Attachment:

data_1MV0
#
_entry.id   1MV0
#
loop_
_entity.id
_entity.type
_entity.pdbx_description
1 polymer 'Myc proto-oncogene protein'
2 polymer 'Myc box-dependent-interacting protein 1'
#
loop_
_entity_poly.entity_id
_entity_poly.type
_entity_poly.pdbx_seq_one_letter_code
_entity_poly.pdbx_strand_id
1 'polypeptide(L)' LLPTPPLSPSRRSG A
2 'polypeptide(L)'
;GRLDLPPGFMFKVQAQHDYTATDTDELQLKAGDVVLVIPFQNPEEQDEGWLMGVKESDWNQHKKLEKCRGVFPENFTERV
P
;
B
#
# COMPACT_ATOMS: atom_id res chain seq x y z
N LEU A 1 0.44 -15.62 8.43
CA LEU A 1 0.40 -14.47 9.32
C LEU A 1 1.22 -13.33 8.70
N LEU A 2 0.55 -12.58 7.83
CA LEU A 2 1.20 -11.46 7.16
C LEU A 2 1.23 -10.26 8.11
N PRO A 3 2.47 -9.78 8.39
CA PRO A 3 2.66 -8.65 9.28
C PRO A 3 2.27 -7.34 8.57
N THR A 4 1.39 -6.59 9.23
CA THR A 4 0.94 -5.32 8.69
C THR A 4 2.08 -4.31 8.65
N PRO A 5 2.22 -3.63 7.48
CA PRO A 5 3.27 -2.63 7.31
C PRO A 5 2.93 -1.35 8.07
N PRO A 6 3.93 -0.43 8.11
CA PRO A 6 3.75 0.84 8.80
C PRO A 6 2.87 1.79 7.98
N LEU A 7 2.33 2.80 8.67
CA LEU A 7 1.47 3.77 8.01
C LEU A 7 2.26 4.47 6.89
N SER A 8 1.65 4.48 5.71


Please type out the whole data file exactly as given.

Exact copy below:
data_1MV0
#
_entry.id   1MV0
#
loop_
_entity.id
_entity.type
_entity.pdbx_description
1 polymer 'Myc proto-oncogene protein'
2 polymer 'Myc box-dependent-interacting protein 1'
#
loop_
_entity_poly.entity_id
_entity_poly.type
_entity_poly.pdbx_seq_one_letter_code
_entity_poly.pdbx_strand_id
1 'polypeptide(L)' LLPTPPLSPSRRSG A
2 'polypeptide(L)'
;GRLDLPPGFMFKVQAQHDYTATDTDELQLKAGDVVLVIPFQNPEEQDEGWLMGVKESDWNQHKKLEKCRGVFPENFTERV
P
;
B
#
# COMPACT_ATOMS: atom_id res chain seq x y z
N LEU A 1 0.44 -15.62 8.43
CA LEU A 1 0.40 -14.47 9.32
C LEU A 1 1.22 -13.33 8.70
N LEU A 2 0.55 -12.58 7.83
CA LEU A 2 1.20 -11.46 7.16
C LEU A 2 1.23 -10.26 8.11
N PRO A 3 2.47 -9.78 8.39
CA PRO A 3 2.66 -8.65 9.28
C PRO A 3 2.27 -7.34 8.57
N THR A 4 1.39 -6.59 9.23
CA THR A 4 0.94 -5.32 8.69
C THR A 4 2.08 -4.31 8.65
N PRO A 5 2.22 -3.63 7.48
CA PRO A 5 3.27 -2.63 7.31
C PRO A 5 2.93 -1.35 8.07
N PRO A 6 3.93 -0.43 8.11
CA PRO A 6 3.75 0.84 8.80
C PRO A 6 2.87 1.79 7.98
N LEU A 7 2.33 2.80 8.67
CA LEU A 7 1.47 3.77 8.01
C LEU A 7 2.26 4.47 6.89
N SER A 8 1.65 4.48 5.71